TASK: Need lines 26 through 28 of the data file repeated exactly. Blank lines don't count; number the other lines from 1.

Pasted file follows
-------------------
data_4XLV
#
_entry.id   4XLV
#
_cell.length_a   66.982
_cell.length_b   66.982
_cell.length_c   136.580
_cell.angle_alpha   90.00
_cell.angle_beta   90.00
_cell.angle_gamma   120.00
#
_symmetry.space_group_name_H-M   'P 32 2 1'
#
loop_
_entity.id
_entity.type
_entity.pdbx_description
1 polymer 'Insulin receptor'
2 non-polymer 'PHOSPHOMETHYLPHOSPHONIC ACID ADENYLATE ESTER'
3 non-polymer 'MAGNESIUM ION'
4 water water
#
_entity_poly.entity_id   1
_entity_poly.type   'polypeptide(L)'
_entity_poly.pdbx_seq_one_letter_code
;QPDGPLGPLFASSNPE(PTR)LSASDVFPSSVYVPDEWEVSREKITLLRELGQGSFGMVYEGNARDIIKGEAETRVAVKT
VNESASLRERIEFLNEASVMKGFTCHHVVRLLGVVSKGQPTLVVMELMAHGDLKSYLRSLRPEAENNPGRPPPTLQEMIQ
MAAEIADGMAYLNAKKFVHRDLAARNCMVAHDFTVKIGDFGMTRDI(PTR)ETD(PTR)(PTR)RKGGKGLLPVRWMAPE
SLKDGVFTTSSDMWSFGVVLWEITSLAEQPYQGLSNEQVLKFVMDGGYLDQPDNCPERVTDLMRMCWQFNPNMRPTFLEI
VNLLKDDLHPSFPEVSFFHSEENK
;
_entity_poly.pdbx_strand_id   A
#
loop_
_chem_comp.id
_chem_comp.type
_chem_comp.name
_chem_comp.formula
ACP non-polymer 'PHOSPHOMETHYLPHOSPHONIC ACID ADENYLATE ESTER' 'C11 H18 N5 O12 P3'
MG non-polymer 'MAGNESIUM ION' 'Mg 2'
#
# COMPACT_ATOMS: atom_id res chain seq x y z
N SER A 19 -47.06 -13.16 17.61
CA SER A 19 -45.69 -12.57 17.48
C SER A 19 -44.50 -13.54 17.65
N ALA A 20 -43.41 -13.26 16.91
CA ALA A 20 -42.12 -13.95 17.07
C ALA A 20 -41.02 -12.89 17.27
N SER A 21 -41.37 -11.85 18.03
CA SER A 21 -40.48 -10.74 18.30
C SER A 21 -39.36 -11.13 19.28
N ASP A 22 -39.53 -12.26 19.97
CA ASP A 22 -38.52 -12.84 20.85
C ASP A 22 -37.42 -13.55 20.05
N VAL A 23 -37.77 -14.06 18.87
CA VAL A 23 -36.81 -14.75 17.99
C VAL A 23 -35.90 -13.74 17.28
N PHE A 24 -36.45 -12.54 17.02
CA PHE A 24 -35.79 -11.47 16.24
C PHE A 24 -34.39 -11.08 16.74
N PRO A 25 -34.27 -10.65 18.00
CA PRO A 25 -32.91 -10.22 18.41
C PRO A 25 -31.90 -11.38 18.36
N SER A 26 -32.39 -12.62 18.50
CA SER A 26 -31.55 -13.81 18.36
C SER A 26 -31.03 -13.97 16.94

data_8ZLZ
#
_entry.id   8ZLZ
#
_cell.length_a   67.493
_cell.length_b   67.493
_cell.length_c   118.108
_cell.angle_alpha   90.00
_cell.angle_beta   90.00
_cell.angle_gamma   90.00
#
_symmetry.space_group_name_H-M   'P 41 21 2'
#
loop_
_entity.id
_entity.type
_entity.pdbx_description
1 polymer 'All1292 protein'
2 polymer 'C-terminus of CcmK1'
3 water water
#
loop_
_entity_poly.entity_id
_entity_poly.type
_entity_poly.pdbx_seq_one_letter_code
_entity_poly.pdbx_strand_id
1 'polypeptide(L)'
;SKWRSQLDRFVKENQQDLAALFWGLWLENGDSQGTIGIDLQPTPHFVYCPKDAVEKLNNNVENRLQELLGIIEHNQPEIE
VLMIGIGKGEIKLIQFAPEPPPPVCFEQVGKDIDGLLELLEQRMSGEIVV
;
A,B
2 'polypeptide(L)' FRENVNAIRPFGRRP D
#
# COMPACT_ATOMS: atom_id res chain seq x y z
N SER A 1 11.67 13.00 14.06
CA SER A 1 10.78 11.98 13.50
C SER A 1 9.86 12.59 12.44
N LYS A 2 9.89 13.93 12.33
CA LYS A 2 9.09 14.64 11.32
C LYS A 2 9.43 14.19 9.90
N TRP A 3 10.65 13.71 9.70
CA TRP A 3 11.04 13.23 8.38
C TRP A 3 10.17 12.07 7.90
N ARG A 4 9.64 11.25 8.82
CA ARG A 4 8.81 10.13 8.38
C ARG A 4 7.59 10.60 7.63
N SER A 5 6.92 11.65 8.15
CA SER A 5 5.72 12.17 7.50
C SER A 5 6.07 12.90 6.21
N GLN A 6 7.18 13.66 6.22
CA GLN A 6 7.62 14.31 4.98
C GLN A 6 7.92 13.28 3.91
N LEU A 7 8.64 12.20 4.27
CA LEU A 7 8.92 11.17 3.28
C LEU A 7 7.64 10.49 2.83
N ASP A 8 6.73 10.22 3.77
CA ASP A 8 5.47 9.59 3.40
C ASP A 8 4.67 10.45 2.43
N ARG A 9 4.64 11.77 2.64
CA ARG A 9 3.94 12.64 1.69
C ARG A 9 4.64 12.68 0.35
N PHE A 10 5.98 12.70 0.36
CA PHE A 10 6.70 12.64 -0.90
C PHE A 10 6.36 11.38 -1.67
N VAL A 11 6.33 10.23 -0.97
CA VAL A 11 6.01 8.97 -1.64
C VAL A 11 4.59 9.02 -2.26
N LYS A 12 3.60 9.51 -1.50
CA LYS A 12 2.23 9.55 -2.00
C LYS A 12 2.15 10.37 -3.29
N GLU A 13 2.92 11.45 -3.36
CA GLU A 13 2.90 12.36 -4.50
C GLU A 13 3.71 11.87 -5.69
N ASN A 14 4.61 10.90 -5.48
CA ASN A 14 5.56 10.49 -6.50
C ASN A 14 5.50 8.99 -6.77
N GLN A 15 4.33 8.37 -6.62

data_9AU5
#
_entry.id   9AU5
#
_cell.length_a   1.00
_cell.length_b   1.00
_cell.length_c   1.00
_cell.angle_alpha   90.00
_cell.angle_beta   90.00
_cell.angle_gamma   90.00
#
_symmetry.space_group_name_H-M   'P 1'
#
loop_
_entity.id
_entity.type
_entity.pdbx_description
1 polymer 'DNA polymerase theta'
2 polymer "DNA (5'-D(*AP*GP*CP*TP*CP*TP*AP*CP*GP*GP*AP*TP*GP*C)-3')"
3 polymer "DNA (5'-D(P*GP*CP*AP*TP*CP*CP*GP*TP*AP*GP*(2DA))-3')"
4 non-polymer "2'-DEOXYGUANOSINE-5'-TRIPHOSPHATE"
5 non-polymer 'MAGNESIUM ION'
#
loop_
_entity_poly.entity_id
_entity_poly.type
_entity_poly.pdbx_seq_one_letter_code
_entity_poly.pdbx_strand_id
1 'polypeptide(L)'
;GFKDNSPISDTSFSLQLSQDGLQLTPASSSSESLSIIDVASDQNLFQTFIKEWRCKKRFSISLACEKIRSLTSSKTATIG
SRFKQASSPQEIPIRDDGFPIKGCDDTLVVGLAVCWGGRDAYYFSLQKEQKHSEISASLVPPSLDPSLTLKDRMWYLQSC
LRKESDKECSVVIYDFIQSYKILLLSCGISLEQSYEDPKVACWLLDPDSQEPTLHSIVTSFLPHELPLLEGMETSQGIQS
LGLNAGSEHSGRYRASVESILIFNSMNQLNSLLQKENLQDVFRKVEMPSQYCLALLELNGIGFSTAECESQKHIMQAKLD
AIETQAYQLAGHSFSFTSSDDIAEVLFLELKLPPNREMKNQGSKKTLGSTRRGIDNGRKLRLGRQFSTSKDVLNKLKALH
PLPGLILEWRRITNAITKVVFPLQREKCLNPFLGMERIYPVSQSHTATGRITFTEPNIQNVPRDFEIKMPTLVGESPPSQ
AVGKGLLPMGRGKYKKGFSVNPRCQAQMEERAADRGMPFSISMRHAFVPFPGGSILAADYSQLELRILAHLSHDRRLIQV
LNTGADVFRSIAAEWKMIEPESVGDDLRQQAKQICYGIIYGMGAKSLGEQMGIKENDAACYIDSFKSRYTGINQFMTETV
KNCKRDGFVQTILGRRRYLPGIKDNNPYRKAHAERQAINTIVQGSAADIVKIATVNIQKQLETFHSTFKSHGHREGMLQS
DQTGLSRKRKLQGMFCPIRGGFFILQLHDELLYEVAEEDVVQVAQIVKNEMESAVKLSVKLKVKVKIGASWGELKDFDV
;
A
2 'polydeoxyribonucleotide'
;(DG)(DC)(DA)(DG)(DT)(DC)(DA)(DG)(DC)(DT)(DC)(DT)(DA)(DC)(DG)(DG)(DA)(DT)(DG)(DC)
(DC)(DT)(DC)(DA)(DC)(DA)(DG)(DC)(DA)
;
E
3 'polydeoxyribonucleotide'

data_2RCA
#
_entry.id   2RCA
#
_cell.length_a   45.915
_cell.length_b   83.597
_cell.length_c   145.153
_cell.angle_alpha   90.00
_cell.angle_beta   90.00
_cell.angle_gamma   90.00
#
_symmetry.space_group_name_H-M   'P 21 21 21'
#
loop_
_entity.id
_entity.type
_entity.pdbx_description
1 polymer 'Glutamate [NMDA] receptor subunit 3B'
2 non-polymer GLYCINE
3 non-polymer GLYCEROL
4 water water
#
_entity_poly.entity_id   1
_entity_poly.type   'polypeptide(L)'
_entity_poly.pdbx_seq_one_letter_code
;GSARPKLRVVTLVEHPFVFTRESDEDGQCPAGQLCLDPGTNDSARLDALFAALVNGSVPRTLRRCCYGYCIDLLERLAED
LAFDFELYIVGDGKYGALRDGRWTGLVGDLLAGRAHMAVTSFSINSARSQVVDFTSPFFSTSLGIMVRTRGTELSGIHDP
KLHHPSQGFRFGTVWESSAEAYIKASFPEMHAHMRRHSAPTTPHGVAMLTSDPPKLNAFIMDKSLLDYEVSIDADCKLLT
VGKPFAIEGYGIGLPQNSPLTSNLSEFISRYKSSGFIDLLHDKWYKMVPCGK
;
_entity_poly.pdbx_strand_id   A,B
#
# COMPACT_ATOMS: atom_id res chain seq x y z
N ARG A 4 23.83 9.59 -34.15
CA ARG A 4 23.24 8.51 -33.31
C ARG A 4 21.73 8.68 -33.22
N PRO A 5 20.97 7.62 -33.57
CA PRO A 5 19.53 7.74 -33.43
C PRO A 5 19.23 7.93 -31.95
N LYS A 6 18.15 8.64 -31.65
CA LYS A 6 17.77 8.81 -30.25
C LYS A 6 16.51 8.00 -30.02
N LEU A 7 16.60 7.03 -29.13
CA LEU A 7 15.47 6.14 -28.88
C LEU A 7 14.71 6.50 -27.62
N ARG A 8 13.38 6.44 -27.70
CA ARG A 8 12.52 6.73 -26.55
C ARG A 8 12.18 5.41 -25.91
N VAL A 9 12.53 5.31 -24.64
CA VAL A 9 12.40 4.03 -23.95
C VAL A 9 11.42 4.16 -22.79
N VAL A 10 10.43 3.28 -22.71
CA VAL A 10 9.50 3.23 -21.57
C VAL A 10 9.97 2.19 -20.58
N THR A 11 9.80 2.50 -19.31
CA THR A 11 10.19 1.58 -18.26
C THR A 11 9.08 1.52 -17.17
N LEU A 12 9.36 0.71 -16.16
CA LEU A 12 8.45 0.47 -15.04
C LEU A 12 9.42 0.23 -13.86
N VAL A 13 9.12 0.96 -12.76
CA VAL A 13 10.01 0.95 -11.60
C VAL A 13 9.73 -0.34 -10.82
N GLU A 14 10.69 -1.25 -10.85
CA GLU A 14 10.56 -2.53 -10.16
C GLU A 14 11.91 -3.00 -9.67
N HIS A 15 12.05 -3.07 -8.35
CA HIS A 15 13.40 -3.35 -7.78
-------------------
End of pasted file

;QPDGPLGPLFASSNPE(PTR)LSASDVFPSSVYVPDEWEVSREKITLLRELGQGSFGMVYEGNARDIIKGEAETRVAVKT
VNESASLRERIEFLNEASVMKGFTCHHVVRLLGVVSKGQPTLVVMELMAHGDLKSYLRSLRPEAENNPGRPPPTLQEMIQ
MAAEIADGMAYLNAKKFVHRDLAARNCMVAHDFTVKIGDFGMTRDI(PTR)ETD(PTR)(PTR)RKGGKGLLPVRWMAPE